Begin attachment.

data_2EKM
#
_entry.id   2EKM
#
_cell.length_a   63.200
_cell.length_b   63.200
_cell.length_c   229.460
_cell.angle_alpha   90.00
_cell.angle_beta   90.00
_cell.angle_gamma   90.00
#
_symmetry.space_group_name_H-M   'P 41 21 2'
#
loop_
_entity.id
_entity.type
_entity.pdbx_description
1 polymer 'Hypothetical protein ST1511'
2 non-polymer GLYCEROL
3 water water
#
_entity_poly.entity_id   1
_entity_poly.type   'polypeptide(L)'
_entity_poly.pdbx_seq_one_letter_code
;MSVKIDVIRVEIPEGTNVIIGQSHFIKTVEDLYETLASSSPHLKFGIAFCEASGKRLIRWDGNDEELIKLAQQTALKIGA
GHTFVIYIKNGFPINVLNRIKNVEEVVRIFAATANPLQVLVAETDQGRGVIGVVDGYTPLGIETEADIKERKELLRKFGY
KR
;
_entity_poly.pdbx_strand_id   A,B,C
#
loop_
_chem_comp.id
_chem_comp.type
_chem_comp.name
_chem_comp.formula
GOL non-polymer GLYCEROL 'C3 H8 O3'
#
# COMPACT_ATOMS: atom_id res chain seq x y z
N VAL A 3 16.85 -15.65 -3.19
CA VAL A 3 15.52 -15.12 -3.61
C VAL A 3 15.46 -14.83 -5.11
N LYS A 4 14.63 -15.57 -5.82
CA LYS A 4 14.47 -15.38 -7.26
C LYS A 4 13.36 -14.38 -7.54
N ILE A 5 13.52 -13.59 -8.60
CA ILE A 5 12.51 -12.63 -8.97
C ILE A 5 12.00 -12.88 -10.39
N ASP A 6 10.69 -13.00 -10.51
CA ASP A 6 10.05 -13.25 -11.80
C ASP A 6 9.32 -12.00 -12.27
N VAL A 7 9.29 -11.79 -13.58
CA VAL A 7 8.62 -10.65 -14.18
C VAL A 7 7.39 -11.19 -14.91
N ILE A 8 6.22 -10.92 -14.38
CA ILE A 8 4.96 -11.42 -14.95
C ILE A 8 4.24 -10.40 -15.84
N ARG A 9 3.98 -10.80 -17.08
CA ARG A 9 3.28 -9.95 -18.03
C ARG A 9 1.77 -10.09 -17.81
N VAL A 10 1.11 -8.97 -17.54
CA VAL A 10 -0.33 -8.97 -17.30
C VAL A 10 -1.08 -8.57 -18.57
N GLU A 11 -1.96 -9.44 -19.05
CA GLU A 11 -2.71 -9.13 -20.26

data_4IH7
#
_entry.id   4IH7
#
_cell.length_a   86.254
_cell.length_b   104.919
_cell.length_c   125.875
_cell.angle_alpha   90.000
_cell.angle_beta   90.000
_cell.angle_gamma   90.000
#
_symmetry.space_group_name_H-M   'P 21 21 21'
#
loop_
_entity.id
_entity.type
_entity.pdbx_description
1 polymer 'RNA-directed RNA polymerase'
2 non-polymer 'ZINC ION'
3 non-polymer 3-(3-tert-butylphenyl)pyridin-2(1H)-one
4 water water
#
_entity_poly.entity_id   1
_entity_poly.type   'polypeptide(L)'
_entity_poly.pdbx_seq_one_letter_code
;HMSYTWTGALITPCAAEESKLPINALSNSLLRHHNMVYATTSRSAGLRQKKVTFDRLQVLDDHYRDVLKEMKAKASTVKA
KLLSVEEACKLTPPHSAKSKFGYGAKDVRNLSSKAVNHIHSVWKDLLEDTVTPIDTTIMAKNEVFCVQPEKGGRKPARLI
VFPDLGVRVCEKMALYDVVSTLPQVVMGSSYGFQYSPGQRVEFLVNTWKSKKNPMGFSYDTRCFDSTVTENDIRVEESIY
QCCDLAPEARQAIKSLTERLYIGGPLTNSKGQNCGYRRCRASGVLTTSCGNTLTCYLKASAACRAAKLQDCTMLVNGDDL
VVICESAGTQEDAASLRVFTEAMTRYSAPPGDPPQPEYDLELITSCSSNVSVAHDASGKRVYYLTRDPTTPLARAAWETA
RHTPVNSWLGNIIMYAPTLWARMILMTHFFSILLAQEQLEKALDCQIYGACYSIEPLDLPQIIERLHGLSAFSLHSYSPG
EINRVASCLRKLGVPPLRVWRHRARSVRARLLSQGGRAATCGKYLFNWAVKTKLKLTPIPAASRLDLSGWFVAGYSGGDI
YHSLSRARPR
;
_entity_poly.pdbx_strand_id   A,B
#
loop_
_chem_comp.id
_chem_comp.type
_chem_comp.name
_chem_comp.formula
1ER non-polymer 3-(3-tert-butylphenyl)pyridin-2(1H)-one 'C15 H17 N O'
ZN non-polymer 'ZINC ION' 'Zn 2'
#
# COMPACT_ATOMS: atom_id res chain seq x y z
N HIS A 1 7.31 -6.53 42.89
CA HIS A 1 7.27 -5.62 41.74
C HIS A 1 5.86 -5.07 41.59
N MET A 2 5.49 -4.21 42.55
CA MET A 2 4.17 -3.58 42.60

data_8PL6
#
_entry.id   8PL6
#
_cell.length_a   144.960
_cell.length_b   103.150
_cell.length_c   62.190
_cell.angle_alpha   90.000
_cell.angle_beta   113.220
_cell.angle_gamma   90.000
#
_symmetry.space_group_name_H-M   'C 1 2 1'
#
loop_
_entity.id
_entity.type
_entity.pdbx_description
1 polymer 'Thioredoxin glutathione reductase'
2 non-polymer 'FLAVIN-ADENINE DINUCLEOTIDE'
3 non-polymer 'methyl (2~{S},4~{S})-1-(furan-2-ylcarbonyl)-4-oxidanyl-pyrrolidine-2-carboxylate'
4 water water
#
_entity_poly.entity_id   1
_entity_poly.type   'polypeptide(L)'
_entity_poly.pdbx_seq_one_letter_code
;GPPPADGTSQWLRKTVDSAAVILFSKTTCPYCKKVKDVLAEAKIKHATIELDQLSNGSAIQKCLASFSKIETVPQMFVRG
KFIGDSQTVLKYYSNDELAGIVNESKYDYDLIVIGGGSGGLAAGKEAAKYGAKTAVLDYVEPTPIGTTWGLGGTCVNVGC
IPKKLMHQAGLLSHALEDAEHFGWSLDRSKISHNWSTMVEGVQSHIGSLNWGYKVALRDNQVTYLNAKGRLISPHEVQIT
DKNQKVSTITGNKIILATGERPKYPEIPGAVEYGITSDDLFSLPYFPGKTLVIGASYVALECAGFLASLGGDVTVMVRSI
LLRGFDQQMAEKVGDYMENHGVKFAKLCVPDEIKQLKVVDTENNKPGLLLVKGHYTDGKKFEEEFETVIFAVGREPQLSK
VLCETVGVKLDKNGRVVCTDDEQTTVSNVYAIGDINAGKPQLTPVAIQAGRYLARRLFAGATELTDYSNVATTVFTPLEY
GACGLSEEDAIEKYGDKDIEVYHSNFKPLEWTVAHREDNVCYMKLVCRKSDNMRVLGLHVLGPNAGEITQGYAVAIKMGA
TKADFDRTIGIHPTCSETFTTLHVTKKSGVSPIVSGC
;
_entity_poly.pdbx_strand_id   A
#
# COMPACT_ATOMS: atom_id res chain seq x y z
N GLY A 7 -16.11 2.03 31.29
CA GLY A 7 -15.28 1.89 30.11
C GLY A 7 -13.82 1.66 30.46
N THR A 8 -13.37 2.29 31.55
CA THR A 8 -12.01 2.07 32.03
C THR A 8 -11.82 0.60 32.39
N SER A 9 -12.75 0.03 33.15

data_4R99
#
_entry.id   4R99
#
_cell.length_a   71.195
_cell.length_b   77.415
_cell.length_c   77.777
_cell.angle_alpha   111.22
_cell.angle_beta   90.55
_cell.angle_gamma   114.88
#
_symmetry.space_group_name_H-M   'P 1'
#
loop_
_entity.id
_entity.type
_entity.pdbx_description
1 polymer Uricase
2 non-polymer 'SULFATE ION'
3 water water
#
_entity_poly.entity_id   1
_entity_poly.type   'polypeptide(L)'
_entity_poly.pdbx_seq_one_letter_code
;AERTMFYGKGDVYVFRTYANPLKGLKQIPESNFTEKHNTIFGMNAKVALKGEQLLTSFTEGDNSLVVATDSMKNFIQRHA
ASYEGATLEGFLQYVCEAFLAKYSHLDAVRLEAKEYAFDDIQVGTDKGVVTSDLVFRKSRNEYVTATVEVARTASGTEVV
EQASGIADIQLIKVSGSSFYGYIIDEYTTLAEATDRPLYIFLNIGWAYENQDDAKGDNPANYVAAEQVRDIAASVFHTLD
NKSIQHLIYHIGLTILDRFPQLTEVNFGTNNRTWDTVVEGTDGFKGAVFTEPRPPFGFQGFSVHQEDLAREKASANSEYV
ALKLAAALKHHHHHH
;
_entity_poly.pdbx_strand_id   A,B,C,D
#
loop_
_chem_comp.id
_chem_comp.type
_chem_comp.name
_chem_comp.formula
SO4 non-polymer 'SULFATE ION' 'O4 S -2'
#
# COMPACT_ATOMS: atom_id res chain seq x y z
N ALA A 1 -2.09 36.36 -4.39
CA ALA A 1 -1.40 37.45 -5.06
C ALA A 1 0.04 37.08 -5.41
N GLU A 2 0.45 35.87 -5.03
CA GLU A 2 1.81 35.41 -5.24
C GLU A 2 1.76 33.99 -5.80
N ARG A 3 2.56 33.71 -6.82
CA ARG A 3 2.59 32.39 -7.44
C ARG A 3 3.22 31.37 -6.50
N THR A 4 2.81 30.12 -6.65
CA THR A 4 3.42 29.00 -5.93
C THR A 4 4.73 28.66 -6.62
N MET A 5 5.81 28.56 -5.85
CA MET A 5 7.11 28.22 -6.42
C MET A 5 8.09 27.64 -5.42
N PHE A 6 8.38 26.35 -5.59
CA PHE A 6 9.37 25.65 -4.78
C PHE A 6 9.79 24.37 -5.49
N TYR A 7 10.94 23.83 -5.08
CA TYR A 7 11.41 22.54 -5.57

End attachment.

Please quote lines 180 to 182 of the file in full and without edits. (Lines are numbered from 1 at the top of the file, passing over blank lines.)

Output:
_entity_poly.entity_id   1
_entity_poly.type   'polypeptide(L)'
_entity_poly.pdbx_seq_one_letter_code